Why? Because embracing the narrative offered at Christ at the Checkpoint gives frightened intellectuals the cover they need to ignore the threats their home countries face as a result of the rising tide of Islamic supremacism and jihadism. Rather than manning up, if you will, in the face of the threats presented by jihad, CATC attendees can return to their homes in Europe and North America and allow the societies that have given them great privilege and opportunity to be undermined and hollowed out by jihadists and their post-modernist fellow travelers in the West.
In sum, most of the folks who attend Christ at the Checkpoint conferences are looking for a way to cloak their resentful, anti-Western nihilism in the garb of Christian peace and justice activism and reconciliation.
Then there is the question of the Christians who live in Bethlehem and organize the conference. The West Bank is a Muslim-majority environment, where hostility against Christians is always present. Sometimes churches are firebombed, anti-Christian invective can be heard from mosques in Bethlehem, and Christian shopkeepers are forced to bribe their Muslim neighbors with either cash or make-work jobs to protect their businesses from violence.
This hostility helps explain why Christians living in the West Bank and the Gaza Strip are so quick to broadcast anti-Zionist and antisemitic rhetoric to their co-religionists in the West.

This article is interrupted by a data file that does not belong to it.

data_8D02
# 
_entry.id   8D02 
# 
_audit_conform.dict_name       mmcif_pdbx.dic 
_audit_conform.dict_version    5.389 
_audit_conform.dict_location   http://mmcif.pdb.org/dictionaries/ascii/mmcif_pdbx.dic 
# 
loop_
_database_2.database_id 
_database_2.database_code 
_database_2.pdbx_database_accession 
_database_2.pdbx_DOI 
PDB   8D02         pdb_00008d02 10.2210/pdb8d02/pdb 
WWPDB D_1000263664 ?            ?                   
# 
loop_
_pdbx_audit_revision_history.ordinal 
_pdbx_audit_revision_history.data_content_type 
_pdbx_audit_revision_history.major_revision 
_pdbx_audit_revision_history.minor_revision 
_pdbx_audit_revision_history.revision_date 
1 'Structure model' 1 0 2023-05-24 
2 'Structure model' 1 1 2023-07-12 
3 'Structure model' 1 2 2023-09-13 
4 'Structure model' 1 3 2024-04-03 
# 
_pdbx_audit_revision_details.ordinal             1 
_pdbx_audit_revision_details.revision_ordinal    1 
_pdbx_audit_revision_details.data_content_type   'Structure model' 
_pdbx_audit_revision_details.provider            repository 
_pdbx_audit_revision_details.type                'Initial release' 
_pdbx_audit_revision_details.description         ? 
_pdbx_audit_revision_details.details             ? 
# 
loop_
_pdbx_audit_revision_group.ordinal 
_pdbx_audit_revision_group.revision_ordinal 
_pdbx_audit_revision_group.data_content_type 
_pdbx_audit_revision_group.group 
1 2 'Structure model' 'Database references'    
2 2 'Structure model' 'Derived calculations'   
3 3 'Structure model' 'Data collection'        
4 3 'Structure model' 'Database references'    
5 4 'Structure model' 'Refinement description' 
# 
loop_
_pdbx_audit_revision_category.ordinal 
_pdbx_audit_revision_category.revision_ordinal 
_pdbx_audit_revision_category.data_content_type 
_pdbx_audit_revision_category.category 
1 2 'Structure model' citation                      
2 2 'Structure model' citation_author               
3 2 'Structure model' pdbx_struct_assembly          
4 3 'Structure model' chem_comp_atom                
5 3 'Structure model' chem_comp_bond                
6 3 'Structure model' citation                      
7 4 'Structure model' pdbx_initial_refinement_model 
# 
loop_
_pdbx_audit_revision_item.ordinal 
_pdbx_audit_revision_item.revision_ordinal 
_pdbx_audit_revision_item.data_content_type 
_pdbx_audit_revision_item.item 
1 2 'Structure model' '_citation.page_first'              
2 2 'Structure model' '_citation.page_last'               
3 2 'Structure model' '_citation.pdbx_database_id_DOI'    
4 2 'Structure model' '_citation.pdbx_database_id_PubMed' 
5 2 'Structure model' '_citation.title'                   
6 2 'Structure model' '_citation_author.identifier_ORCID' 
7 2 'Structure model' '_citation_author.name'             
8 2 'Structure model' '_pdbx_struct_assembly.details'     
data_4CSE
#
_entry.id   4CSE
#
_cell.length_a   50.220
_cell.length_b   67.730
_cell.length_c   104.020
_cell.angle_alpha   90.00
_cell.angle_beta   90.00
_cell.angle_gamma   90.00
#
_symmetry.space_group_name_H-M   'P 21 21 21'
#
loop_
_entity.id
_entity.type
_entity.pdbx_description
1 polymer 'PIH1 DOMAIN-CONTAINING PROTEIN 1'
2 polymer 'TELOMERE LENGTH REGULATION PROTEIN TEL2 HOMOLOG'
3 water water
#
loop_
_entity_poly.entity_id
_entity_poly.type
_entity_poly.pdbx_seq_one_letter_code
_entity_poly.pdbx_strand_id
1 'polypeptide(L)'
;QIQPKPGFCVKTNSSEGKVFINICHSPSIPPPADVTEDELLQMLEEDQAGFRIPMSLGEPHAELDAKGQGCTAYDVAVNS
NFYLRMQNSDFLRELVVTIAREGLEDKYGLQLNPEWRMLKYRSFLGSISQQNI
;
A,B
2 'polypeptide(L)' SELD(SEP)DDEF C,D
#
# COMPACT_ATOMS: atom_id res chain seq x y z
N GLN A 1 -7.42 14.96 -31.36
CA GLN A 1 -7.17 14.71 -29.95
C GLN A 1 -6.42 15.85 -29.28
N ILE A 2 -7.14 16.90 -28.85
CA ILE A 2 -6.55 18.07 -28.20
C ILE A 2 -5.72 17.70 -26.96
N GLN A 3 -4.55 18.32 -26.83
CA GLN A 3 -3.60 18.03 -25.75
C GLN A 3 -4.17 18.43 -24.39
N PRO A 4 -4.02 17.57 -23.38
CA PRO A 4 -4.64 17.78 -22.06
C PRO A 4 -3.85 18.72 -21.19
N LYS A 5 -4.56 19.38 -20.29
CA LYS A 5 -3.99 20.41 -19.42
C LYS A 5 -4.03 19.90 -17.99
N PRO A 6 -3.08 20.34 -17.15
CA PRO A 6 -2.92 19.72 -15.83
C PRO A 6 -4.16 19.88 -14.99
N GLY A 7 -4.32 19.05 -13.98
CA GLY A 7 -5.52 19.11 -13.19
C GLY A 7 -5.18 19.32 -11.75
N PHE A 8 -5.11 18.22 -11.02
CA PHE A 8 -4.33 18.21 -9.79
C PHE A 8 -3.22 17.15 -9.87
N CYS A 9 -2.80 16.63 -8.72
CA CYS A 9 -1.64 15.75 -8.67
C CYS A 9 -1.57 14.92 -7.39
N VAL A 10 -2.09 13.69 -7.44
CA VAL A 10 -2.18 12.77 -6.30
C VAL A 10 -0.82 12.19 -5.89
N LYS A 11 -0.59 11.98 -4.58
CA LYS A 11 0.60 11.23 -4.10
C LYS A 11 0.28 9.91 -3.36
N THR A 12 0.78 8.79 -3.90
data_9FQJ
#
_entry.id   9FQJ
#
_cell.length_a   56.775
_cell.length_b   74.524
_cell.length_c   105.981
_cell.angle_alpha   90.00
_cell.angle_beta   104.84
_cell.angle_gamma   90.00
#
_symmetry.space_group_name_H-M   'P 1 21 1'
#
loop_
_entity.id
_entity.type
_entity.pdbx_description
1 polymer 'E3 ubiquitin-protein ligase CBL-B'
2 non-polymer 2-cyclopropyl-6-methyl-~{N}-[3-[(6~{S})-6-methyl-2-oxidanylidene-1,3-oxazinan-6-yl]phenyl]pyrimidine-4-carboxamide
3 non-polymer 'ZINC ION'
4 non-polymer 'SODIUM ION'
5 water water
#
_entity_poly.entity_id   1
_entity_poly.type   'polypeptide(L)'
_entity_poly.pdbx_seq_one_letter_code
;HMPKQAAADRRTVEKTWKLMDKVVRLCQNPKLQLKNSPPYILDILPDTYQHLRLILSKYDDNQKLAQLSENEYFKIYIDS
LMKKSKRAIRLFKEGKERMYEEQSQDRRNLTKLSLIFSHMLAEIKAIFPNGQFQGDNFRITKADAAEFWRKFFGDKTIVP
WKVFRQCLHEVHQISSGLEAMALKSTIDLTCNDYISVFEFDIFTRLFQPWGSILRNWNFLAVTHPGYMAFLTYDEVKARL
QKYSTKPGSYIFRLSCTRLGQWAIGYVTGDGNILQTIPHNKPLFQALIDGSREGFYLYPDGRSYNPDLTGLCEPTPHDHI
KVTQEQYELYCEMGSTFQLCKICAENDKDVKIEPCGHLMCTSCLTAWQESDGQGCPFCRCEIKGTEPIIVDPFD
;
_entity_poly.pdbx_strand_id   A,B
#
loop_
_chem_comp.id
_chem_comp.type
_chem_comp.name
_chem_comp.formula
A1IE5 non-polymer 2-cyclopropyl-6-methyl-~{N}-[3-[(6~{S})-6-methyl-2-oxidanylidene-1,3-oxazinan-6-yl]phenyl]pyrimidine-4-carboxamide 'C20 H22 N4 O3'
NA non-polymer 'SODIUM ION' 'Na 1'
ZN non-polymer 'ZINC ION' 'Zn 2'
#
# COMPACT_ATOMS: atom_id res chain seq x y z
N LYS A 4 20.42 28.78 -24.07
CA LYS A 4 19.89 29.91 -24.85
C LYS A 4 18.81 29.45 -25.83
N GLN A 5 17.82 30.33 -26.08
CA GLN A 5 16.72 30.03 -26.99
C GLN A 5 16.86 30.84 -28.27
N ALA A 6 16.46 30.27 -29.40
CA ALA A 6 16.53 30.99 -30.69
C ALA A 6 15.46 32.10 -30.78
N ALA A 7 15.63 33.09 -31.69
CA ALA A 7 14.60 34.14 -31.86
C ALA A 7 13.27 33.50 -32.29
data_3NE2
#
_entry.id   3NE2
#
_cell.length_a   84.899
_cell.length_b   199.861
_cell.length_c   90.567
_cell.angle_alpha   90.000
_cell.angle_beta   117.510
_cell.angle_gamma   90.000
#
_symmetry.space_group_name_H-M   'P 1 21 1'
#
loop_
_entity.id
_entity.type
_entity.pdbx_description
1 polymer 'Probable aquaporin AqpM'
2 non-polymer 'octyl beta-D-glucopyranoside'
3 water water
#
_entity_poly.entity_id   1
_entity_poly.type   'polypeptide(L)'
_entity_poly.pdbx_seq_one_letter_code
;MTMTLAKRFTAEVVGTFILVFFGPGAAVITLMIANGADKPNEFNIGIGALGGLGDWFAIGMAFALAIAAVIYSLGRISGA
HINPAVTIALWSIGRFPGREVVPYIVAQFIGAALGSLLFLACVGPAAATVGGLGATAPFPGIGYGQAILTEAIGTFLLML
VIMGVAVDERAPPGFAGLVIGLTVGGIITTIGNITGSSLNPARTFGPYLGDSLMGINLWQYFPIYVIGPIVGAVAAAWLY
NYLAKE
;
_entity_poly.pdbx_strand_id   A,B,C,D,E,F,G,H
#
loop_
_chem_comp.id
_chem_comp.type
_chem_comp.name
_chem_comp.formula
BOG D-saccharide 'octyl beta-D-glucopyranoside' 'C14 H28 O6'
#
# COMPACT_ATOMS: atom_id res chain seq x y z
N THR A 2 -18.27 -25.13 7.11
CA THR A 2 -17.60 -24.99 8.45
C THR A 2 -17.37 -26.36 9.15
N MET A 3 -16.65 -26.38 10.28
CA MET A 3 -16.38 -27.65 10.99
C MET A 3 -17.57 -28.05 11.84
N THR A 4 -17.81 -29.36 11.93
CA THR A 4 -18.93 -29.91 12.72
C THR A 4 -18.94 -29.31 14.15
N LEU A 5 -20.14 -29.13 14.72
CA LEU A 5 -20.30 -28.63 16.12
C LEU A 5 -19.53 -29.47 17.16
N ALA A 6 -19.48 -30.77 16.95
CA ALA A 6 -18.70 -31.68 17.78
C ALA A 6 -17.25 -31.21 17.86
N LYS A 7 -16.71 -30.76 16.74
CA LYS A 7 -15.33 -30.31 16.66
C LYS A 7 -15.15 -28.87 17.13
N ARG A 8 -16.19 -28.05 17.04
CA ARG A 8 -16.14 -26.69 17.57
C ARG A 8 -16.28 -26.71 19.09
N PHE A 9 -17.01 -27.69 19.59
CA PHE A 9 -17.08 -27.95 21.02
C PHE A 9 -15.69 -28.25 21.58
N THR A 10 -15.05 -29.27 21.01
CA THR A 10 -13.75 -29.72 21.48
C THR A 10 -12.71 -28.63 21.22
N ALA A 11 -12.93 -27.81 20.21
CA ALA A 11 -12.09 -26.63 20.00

Brown’s presence will not redeem or contradict CATC’s messaging, but legitimize it.
Organizers will be able to say to their critics: “Look, we allow people we disagree with to speak at out conference!” (This message is typically given by Jonathan Kuttab, a well-known anti-Israel activist—and prominent West Bank dhimmi—at the conference.)
The fact is, however, that Christians who live in the West Bank (and the Gaza Strip) are not free to speak the truth about what is happening in Palestinian society the same way Michael Brown is free to speak. Michael Brown can retreat to the safety of the United States after he is through talking at the conference. Such is not the case with Palestinian Christians in Bethlehem, Ramallah or the Gaza Strip.
The goal of the organizers of this conference—who are hardened and skilled propagandists—is to teach their Christian brethren in the West to sing the tune of submission to Muslim supremacism and jihadism. Brown might think he is introducing a discordant note to into this choir of capitulation, but once the conference comes to a close, his presence will actually serve it.
The notes of submission will remain.
Dexter Van Zile is Christian Media Analyst for the Committee for Accuracy in Middle East Reporting in America (CAMERA). His opinions are his own.